Beverly Pepper, the sculptor of mammoth artworks who refused to be tied to any groups or circles, died on Wednesday in Todi, Italy, at the age of 97.
Long considered one of the most powerful artists of her generation, Pepper shunned typical classification, leaving confused critics to lump her in with the Abstract Expressionists, Kinetic artists, and Land Art pioneers. They even called her a late Constructivist.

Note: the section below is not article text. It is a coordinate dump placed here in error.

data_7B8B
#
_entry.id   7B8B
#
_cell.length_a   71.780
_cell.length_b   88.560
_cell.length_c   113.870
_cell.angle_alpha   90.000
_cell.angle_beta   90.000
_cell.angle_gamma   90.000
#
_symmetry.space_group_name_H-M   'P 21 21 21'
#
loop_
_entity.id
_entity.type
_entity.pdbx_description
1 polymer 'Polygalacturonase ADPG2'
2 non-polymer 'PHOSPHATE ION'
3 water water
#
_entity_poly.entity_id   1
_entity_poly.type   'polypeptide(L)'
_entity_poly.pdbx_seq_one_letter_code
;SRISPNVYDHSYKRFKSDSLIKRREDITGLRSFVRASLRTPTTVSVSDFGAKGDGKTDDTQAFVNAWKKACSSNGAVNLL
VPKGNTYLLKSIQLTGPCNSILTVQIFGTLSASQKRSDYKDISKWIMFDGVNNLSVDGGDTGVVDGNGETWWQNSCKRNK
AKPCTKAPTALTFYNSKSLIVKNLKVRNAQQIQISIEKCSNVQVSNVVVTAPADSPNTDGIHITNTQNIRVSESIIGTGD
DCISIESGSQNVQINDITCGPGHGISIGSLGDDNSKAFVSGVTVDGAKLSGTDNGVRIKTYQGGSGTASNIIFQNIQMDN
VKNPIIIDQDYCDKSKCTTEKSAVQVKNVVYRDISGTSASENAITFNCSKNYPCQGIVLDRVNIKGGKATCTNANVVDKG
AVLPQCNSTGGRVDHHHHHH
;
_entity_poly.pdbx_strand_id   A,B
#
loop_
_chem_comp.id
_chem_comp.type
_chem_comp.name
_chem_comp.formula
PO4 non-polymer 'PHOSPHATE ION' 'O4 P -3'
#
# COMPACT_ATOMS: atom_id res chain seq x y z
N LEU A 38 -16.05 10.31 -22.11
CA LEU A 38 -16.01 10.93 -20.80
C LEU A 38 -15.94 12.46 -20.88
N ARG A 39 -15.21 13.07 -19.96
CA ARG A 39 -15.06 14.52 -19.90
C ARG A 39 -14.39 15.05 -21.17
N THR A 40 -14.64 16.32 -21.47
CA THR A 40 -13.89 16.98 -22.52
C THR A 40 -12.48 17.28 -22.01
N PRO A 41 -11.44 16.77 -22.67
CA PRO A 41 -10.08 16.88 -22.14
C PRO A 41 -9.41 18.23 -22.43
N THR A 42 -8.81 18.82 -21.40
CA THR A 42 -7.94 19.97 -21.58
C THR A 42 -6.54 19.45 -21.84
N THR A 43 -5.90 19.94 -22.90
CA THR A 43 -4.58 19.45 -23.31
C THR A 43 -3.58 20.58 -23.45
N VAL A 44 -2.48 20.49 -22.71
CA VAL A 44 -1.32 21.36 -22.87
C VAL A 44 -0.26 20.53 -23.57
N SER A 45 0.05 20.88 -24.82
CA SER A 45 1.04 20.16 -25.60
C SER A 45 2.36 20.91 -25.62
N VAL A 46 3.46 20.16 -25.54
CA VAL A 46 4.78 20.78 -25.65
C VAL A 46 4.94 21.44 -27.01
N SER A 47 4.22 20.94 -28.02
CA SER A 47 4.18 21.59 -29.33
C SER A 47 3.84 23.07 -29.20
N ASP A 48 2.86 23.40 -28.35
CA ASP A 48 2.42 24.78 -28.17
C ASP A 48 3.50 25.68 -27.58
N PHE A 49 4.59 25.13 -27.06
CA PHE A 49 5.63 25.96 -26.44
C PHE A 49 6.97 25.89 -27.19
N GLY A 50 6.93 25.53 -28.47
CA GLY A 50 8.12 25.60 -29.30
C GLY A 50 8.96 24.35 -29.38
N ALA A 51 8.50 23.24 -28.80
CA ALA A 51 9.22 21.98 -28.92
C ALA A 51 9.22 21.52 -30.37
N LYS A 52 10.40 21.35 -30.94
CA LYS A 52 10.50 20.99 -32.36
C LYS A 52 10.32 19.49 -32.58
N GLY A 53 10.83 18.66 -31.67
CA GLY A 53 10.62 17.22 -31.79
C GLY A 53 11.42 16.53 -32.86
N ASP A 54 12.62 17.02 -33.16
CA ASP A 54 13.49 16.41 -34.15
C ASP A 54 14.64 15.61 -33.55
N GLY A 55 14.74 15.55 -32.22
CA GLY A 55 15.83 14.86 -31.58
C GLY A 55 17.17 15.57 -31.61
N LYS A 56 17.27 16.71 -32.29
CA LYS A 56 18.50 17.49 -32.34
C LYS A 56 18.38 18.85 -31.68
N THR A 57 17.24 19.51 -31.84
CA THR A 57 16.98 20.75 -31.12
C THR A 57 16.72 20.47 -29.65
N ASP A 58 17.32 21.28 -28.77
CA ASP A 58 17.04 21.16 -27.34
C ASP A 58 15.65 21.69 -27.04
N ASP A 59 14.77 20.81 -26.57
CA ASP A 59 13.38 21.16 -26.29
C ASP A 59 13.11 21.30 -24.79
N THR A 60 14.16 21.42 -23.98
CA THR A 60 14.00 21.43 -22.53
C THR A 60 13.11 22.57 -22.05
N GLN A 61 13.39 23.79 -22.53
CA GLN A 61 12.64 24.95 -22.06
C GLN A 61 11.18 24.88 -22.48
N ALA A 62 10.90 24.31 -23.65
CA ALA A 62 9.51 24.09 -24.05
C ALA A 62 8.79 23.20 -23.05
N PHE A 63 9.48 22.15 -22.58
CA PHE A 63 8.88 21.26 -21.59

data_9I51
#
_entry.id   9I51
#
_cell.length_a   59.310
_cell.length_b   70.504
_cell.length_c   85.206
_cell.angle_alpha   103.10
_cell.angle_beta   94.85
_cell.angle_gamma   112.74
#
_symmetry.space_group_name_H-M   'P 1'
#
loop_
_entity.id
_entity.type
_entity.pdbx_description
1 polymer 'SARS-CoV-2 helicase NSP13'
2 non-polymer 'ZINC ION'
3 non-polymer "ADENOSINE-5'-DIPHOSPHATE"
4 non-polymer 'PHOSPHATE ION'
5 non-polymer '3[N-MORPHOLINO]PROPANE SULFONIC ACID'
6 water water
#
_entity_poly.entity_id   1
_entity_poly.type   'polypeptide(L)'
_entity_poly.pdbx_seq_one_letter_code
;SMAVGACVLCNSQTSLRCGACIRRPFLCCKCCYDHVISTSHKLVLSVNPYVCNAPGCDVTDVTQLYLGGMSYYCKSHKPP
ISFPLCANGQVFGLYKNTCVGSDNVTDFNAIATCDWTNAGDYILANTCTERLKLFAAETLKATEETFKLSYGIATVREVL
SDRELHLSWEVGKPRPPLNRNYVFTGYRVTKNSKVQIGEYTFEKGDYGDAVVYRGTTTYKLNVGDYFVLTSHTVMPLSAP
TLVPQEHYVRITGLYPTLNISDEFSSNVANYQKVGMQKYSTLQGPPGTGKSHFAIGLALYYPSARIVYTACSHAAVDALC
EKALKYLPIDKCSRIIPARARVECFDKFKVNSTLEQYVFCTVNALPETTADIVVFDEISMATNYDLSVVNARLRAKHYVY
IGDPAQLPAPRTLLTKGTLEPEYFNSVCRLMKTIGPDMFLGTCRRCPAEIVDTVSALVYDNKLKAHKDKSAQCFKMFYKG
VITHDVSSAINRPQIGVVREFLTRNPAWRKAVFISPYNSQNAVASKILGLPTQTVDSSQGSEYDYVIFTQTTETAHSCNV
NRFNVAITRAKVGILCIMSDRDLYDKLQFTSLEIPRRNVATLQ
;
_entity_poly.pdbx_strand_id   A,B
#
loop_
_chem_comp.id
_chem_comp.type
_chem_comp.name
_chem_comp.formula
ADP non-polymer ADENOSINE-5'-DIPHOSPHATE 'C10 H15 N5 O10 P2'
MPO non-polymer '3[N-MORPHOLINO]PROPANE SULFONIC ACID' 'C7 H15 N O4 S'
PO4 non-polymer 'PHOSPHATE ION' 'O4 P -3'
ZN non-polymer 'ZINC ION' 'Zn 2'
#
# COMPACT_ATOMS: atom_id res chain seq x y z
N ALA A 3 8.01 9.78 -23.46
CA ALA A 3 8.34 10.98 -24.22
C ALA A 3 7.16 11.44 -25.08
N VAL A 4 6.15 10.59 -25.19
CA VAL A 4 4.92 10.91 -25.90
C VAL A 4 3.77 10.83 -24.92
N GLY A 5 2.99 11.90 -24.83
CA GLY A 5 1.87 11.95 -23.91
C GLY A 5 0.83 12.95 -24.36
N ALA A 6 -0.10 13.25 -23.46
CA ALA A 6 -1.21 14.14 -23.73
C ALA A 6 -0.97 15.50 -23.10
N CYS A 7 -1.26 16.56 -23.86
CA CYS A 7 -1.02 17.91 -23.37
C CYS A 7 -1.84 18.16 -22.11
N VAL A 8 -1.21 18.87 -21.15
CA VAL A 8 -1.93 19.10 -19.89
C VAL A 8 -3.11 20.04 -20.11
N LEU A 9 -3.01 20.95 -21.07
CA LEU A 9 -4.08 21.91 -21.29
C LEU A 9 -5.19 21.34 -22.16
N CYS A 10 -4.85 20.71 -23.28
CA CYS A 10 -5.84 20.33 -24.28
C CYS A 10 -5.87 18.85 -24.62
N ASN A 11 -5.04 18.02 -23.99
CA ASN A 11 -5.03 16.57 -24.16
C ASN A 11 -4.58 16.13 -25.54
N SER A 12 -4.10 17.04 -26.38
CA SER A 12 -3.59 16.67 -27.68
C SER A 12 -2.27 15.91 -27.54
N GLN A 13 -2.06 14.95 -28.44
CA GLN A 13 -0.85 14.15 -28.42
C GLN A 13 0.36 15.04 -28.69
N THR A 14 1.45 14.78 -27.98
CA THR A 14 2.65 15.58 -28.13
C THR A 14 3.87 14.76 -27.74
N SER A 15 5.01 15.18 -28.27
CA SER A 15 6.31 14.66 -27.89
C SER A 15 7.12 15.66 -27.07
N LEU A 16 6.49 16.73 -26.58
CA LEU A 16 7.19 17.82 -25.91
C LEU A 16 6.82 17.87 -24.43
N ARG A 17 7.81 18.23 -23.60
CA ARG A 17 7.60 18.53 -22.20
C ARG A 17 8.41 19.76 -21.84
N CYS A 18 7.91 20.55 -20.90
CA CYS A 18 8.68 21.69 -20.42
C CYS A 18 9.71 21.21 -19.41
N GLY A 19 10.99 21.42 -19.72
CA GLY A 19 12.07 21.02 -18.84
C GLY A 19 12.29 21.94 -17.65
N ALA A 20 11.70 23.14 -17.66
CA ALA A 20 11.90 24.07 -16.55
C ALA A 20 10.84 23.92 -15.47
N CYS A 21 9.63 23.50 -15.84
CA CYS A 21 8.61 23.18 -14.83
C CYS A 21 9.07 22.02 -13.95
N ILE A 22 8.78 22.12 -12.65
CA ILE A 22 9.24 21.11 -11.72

Pepper was known for working with the kind of hefty, industrial media—iron, stone, and Cor-Ten steel—usually associated with brawny male sculptors like Richard Serra and David Smith. Yet she retained a sense of buoyancy and grace that belied the heaviness of her chosen craft.